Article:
- Innovate to a better surgical waiting room experience for caregivers
- Brainstorm ideas to create more meaningful engagement with employees and managers
- Personalize the digital app experience for a bank
Your goal needs to be narrow enough to allow for big thinking. If it’s too complex, it’s easy to get lost in the “what about” and backend processes. This is all about the customer experience and thinking bigger. A narrow goal, ironically, allows you to do that.
2. Get your materials ready.
I like to go somewhere OTHER than my desk when I am focused on storyboards. Reduce your distractions by walking away from your computer, silencing your phone, and writing the goal down somewhere you can see it. (I often use a brightly-colored sticky note on the table.)
If you’re working as a group, even better! Ask everyone to do this at the same time.
While there’s no perfect rule about the number of panels you need in your storyboard, I like to start with 8 panels. This is easy with an 11 x 13 piece of paper:
- Fold the paper in half once length-wise.
- Then fold in half width-wise twice.
- Unfold to reveal eight rectangles.
Use whatever is easy and pleasant for you to work with:
- Like pencil? Go for it.
- Prefer the bold lines of a Sharpie? You do you.
- Want to use a digital device and project it for the whole team to see? Sounds like one productive game of Pictionary to me.
Just choose whatever you like the best.
3. Define the first step of the story.
Whose story are you telling, and where does their story begin?
A single storyboard doesn’t have to be one-size fits all. You can create storyboards for different:
- Customer personas
- Customer journeys or goals
- Points of view
To continue with my earlier example of personalizing a digital app experience, our first step was to decide if the journey was downloading the app or starting from within the app experience. Since our goal was personalizing the experience itself, we decided to start from opening the app. That’s a different story than if we started at deciding to download the app.
Another storyboard could consider that journey, or even compare the customer and employee perspectives of a single journey. There’s no limit on stories and storyboards we can draw, and each can shed light on something new!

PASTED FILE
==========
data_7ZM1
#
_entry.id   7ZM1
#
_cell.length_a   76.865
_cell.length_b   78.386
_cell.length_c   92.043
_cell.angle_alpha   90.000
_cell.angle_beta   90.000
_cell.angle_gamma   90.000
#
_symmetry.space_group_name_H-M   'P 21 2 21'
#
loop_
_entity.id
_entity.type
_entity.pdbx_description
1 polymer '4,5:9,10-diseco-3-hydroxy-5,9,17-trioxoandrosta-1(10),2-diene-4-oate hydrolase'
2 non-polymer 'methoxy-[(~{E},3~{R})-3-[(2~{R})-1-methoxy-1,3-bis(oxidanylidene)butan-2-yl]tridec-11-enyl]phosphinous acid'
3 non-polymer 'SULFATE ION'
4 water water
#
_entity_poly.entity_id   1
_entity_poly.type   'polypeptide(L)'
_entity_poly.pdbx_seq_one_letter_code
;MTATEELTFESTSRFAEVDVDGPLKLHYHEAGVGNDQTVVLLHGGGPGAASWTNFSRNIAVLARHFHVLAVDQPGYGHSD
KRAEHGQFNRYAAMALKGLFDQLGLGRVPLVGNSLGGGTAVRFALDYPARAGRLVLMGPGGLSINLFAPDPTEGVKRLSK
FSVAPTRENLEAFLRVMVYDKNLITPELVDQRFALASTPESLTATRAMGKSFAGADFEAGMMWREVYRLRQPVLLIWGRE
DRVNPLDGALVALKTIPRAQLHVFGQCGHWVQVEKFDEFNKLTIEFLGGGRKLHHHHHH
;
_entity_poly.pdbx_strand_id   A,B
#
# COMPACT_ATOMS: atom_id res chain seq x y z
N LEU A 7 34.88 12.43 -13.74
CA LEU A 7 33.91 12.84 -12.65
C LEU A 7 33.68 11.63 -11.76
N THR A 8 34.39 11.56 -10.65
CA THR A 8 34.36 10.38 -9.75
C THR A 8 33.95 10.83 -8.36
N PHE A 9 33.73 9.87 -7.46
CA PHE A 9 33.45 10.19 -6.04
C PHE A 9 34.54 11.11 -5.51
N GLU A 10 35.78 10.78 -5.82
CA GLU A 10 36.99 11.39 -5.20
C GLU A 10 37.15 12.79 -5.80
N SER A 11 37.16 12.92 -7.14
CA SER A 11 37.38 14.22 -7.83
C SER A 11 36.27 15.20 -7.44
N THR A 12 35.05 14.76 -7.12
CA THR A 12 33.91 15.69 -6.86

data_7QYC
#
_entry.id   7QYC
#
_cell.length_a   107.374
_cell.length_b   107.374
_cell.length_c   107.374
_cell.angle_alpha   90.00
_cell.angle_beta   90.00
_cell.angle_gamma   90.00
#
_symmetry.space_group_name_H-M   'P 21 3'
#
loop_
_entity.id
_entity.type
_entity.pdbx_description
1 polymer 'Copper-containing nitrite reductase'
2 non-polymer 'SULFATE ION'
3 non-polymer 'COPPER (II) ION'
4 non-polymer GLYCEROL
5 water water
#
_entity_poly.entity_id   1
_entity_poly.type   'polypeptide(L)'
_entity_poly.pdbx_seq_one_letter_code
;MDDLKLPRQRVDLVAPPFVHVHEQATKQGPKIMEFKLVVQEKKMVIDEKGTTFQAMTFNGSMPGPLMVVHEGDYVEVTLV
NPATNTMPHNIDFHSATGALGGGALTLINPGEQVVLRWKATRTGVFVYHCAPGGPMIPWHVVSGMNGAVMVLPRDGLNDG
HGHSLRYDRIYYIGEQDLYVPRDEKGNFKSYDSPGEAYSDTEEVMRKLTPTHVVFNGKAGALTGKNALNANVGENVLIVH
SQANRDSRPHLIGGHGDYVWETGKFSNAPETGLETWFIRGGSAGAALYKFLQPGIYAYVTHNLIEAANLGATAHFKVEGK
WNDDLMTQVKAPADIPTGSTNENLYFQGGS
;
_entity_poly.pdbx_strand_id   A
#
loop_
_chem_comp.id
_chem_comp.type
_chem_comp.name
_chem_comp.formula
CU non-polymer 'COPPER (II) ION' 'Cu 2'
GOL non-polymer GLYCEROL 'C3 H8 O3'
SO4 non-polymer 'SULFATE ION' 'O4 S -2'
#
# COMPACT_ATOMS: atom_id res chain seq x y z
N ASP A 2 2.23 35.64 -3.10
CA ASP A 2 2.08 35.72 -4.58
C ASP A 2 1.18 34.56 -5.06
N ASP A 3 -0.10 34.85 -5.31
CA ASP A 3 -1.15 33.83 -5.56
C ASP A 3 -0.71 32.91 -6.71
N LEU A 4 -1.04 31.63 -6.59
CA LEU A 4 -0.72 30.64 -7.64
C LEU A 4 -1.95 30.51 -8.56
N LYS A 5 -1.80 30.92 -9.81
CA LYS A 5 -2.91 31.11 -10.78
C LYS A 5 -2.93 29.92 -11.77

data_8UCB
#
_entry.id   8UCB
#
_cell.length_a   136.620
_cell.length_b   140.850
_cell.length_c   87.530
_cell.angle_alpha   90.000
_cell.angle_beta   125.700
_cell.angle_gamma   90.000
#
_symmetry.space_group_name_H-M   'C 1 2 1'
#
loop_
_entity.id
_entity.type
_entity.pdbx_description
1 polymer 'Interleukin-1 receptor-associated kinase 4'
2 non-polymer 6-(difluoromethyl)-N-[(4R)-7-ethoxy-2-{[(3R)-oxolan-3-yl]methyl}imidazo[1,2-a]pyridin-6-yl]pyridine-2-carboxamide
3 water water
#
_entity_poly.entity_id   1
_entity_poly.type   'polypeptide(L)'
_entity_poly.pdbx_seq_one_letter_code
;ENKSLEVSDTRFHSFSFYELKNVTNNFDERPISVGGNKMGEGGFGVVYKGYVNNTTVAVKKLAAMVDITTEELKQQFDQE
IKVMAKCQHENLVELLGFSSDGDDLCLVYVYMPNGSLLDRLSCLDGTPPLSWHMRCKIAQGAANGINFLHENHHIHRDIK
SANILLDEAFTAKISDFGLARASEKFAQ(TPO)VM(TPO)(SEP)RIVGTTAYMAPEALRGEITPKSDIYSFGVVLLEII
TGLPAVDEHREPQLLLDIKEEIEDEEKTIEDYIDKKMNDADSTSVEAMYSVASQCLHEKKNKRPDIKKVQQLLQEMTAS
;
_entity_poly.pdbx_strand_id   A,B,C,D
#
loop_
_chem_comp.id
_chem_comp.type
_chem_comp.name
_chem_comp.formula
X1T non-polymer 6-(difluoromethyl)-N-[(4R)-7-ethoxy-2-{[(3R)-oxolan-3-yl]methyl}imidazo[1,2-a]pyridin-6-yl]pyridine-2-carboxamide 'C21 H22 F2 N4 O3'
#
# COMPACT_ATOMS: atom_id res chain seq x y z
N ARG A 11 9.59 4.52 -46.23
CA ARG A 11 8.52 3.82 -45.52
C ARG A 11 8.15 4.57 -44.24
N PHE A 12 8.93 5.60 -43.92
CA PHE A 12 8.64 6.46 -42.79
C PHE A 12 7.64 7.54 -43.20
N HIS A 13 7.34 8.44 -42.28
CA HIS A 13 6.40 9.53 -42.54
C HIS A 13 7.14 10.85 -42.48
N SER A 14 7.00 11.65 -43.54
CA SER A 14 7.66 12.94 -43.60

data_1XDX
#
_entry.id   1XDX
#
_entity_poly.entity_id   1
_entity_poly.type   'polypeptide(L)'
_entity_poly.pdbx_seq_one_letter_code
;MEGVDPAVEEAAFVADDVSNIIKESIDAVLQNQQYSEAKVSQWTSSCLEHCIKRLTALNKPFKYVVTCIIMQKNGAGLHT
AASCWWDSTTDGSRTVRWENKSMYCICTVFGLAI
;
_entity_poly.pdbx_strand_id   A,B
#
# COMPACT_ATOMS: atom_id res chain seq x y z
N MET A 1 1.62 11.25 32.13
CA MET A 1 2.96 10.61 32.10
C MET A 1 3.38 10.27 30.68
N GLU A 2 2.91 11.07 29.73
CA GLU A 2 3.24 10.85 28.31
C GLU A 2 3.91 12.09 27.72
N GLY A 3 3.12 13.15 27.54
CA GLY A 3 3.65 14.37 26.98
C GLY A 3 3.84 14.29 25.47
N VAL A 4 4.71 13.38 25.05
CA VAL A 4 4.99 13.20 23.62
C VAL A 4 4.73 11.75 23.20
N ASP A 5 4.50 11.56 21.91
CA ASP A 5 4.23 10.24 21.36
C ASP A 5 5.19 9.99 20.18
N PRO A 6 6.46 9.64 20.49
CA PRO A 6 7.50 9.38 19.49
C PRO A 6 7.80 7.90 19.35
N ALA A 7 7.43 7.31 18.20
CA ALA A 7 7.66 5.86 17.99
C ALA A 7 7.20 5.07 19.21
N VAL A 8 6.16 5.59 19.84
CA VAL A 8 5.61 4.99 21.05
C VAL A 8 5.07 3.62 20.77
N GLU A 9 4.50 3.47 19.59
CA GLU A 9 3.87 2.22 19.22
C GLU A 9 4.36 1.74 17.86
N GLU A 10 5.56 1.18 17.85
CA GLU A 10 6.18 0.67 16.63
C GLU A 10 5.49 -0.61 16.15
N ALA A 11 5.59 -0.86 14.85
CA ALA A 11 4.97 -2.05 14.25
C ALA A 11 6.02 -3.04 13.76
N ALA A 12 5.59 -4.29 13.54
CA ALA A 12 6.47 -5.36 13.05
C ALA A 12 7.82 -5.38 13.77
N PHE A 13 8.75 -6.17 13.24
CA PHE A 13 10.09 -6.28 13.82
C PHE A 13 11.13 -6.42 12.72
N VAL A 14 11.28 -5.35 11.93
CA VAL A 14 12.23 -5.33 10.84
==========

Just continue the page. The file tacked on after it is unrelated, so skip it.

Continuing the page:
Be clear on your start point, point of view, and goal. Then fill in the scenes from one to the other.
4. Set a time limit.
This isn’t exactly a necessity, but it can spur creative thinking. If you’re working with a group, a time limit is really helpful. I’ve watched leaders sit there, staring at the paper, too intimidated to actually draw anything UNTIL they hear the 2-minute warning. Then they churn out some great ideas!
A time limit can help if this is a step outside of your comfort zone. Coming up with a solution in 8 minutes means 1 minute per panel. Give yourself 3 pieces of paper and 30 minutes and you can have three different plans to consider!
5. Get drawing and writing!
Use both images and words to tell the story. Quotes, thought bubbles, and captions can help tell your story.
Don’t worry about the quality of the images. Sketching out stick figures and adding emotional symbols like frowns or hearts still connects with the story and your brain.
Once You Have Your Customer Journey Storyboard, What’s Next?
Storyboards are fun to share. Use them to help others visualize the story. Or share each one with the larger group if this is a group activity.
Capture the ideas, questions, and challenges identified through this exercise. Then use what you’ve learned to prioritize next steps.
Storyboarding doesn’t have to fit into a perfect place in your customer experience framework. It can be used as a way to shake things up as needed, or to plan from the beginning. You can even use this technique to test if the solution that is defined will work for customers. This fits nicely in as part of journey mapping, but it can also stand alone to solve one specific issue.
And it’s fun! It feels good to play a little.
Get creative! Your customers (and your brain!) will reward you.